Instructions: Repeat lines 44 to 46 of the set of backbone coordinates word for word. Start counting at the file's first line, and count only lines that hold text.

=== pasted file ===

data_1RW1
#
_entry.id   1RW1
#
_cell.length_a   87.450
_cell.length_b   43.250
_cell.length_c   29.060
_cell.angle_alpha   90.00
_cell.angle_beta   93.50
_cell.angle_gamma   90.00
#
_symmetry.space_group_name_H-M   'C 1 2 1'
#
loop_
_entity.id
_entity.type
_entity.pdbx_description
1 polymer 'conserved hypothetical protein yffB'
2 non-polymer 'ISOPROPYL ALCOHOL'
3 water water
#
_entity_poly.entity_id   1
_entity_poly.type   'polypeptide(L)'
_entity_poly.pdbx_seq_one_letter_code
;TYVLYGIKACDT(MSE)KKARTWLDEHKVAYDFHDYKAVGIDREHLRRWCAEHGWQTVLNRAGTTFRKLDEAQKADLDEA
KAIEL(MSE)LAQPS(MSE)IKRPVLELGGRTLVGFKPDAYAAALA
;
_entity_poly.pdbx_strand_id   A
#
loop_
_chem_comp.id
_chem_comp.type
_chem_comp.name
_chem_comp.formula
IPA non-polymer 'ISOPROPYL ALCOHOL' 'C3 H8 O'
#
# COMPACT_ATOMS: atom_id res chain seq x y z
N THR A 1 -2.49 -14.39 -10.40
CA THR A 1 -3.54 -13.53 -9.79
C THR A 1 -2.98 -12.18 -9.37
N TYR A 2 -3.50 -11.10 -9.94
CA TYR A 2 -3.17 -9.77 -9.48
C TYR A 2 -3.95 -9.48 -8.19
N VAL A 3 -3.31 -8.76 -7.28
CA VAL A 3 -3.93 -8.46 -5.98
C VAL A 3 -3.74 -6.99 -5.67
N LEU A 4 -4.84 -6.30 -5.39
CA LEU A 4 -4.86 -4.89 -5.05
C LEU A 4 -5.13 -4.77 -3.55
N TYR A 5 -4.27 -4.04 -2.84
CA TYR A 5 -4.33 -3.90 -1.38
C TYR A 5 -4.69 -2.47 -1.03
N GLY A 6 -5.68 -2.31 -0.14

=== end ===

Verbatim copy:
N VAL A 3 -3.31 -8.76 -7.28
CA VAL A 3 -3.93 -8.46 -5.98
C VAL A 3 -3.74 -6.99 -5.67